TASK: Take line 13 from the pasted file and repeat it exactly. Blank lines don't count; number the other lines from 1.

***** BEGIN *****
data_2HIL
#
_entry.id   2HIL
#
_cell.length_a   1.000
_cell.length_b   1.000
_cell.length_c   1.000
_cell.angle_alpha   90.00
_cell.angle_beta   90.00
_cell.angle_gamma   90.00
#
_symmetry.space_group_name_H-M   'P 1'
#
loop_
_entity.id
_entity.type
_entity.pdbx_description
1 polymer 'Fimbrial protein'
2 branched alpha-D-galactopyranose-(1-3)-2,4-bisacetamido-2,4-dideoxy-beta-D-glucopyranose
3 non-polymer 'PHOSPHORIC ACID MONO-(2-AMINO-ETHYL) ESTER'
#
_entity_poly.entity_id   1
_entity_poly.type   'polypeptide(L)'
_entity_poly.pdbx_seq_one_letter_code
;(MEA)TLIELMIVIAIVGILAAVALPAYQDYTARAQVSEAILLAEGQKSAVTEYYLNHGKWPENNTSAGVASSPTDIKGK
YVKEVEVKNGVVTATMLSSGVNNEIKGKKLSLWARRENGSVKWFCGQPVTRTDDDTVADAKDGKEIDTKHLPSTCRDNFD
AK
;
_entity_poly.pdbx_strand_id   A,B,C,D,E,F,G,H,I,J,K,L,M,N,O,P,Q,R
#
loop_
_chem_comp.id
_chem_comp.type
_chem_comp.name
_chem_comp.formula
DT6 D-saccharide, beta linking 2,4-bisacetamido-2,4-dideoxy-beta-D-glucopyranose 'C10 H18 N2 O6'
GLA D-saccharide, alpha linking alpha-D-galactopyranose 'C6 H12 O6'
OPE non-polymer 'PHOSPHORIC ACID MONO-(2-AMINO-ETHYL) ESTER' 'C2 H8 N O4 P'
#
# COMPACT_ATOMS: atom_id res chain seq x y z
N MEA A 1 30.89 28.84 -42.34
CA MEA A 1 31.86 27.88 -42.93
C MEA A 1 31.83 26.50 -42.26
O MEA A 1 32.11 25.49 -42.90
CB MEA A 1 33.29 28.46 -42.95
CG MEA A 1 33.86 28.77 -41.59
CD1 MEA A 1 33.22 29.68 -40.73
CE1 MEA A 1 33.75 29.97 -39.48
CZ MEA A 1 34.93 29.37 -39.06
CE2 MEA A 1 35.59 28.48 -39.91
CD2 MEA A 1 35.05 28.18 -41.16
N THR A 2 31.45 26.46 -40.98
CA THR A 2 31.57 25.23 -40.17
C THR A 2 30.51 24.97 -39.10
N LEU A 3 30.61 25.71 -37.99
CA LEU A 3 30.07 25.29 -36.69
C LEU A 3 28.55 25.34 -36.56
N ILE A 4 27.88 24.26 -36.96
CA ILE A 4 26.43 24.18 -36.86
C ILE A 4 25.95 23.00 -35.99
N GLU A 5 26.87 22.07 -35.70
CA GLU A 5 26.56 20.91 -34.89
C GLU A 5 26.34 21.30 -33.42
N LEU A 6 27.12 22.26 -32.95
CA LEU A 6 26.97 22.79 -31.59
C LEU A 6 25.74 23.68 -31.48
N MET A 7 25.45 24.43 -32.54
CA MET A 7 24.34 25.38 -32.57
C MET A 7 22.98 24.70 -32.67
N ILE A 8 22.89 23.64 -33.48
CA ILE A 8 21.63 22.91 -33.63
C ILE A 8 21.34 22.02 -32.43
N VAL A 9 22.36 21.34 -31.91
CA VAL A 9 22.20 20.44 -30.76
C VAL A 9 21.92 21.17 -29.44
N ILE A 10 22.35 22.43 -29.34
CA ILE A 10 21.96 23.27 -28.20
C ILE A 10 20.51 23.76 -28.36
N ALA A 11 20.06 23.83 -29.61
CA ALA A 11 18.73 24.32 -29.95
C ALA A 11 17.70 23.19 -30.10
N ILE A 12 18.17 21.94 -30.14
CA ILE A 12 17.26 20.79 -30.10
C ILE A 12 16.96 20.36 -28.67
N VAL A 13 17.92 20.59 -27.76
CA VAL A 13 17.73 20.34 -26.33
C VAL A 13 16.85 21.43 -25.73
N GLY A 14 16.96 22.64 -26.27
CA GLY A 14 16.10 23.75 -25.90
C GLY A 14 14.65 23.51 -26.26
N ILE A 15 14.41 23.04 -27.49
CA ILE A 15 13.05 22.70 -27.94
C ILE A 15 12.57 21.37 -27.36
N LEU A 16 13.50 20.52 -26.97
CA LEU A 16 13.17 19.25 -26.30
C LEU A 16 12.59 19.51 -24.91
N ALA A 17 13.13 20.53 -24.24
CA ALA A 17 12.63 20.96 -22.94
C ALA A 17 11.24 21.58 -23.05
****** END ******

#